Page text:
St. Cloud State Helps Fight a Flood
Saturday, June 27, 2009
On a cold March day St. Cloud State’s living classroom is the floor of the Fargodome.
Dump trucks, front-end loaders, semi-trailer trucks, forklifts and volunteers dance a mad minuet in the 120,000 sq. ft. arena, with a goal today of filling a half million sandbags. Outside, the Red River is over its banks and threatening this North Dakota city of nearly 100,000.
More than 30 St. Cloud State students, staff, alumni and faculty members – shoveling, filling, tying, carrying, stacking – have traveled three hours by bus over ice-covered highways to help, along with busloads of other volunteers, including another 60 from the St. Cloud area.
“It is very much a live-classroom experience to actually work with different groups of people,” says Michner Bender, associate professor of environmental and technological studies. “I don’t think you get that type of experience in a physical classroom. You need to be outside in the real-world classroom to gain that perspective.”
Bender is taking a break at the south end of the arena, beneath football goal posts. Nearby, eating a snack cross-legged on the concrete is Kristin Petersen, a first-year student from Rush City. Her pants are covered with sand from filling bags on her knees.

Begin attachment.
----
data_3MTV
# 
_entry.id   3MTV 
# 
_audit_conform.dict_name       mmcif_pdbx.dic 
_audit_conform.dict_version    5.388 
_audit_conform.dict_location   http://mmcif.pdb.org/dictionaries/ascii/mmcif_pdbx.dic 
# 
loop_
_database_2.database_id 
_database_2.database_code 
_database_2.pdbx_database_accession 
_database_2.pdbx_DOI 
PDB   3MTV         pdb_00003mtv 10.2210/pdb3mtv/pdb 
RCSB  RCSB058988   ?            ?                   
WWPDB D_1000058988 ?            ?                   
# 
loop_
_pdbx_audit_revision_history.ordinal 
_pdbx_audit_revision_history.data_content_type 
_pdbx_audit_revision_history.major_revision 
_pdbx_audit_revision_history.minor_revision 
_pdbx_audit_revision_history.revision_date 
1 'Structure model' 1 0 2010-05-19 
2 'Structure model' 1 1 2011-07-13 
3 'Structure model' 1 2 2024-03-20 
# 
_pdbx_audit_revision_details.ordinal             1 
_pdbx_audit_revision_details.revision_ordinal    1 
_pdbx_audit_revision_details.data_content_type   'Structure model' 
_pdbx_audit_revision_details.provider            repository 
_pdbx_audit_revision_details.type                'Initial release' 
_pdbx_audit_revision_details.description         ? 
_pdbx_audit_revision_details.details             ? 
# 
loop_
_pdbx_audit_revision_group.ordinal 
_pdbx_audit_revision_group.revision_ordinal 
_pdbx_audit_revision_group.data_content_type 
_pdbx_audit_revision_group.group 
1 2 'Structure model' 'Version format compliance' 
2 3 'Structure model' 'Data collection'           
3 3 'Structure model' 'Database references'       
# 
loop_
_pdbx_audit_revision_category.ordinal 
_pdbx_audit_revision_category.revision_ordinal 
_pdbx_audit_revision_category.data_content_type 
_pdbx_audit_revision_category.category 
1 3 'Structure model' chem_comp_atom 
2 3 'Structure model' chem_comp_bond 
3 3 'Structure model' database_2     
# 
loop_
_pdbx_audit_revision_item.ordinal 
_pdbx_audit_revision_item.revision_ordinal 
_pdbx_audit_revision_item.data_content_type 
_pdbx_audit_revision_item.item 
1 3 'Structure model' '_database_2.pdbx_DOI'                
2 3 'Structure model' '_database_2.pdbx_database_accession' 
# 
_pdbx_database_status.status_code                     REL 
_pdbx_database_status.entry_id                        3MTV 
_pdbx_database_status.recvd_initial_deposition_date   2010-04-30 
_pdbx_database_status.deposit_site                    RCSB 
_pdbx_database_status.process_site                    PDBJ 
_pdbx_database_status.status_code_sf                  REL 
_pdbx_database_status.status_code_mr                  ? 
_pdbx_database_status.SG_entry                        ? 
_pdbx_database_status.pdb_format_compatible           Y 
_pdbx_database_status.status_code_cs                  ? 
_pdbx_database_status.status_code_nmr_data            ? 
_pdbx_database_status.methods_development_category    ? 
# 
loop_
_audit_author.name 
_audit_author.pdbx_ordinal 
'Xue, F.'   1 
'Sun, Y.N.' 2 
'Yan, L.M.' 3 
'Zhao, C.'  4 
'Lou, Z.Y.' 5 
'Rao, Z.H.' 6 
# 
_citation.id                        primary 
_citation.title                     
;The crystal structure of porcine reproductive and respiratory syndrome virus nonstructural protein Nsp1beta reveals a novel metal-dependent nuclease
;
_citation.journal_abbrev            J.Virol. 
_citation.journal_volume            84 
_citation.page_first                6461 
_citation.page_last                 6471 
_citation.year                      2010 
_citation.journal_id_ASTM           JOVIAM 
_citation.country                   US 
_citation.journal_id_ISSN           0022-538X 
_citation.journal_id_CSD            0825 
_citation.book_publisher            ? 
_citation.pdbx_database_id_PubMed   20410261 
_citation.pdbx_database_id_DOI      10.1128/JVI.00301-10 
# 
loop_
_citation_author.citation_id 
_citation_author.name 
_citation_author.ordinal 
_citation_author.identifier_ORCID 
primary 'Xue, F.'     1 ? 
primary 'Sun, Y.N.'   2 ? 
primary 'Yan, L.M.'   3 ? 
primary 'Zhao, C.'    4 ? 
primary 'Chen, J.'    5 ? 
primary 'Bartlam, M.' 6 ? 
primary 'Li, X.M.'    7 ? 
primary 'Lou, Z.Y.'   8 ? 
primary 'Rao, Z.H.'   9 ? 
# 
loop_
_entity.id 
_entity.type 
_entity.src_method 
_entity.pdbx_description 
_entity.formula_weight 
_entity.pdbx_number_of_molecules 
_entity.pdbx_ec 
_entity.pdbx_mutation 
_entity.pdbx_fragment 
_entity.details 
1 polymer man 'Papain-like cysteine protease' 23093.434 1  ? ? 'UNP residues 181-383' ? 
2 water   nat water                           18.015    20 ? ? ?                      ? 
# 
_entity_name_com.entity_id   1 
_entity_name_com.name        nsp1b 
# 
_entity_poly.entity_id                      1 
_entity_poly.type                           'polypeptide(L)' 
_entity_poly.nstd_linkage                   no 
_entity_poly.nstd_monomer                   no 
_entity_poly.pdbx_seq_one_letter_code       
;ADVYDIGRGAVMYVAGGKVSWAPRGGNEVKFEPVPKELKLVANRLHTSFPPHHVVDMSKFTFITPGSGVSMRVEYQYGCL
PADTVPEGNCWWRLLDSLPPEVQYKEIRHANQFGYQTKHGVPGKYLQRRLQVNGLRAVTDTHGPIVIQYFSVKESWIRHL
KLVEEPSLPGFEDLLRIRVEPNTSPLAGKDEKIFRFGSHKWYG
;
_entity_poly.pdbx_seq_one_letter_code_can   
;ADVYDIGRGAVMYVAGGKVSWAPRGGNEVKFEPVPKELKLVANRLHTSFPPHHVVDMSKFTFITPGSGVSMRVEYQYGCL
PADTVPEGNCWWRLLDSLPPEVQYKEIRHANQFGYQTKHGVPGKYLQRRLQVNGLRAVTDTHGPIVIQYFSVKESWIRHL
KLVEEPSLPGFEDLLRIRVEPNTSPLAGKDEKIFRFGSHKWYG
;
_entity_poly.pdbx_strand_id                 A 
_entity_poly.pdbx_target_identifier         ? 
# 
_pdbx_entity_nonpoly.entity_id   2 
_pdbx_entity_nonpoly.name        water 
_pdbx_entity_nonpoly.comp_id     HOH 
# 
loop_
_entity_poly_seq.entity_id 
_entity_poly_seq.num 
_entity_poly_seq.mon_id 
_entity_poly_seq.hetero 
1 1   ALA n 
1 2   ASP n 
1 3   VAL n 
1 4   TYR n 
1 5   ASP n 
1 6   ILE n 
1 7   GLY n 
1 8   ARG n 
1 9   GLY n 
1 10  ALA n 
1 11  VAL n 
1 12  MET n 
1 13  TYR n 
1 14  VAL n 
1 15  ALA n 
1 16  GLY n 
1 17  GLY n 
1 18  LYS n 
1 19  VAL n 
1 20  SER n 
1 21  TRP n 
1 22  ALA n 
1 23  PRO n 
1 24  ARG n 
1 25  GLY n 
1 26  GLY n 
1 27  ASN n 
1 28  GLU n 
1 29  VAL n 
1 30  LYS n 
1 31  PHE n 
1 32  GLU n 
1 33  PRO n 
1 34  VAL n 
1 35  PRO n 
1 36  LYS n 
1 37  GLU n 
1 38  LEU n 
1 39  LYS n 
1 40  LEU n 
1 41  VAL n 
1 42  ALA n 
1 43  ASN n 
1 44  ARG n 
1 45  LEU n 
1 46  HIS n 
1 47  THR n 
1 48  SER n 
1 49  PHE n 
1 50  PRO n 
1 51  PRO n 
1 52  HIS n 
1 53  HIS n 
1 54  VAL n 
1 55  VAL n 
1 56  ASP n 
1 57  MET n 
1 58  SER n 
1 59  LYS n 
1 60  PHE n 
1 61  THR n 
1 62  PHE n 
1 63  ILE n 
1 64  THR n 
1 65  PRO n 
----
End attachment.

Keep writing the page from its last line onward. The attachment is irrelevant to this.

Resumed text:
“It’s been wonderful how everyone’s working together,” Petersen says. “You kind of just fit in where you need to. No one tells you what to do, but you just figure out by watching others what you need to do.”
At the other end of the arena, Deondre Smiles is part of a bag-moving brigade. The first-year student from Maple Grove is an aspiring geography major with an interest in cartography. Helping him move bags to a pallet is Kurt Stunek ’81, who used vacation pay to take a day off from his job at Anderson Trucking, St. Cloud.
To the east the flooded river is 36 feet and rising. Matt Trombley ‘97, director of Student Organizations and Leadership Development, and Beth Knutson-Kolodzne, Volunteer Connection coordinator, help with the sandbagging while keeping an eye on the time. The bus will need to leave early to return to St. Cloud by 7:30 p.m. Rain, followed by a cold snap, has turned stretches of I-94 into a skating rink.
Knutson-Kolodzne, who is nursing a blister on her left thumb, looks out over volunteers who look like so many ants among anthills. She shouts to be heard above the cacophony of engines, voices, scraping tools, belching airbrakes and loudspeaker announcements.
“You might be standing, you know, literally six inches from someone here today, and lifting a bag all of six inches,” she says. “But that bag is 30 pounds and that helps get it another six miles to the levee, where it needs to go, to help save this town.”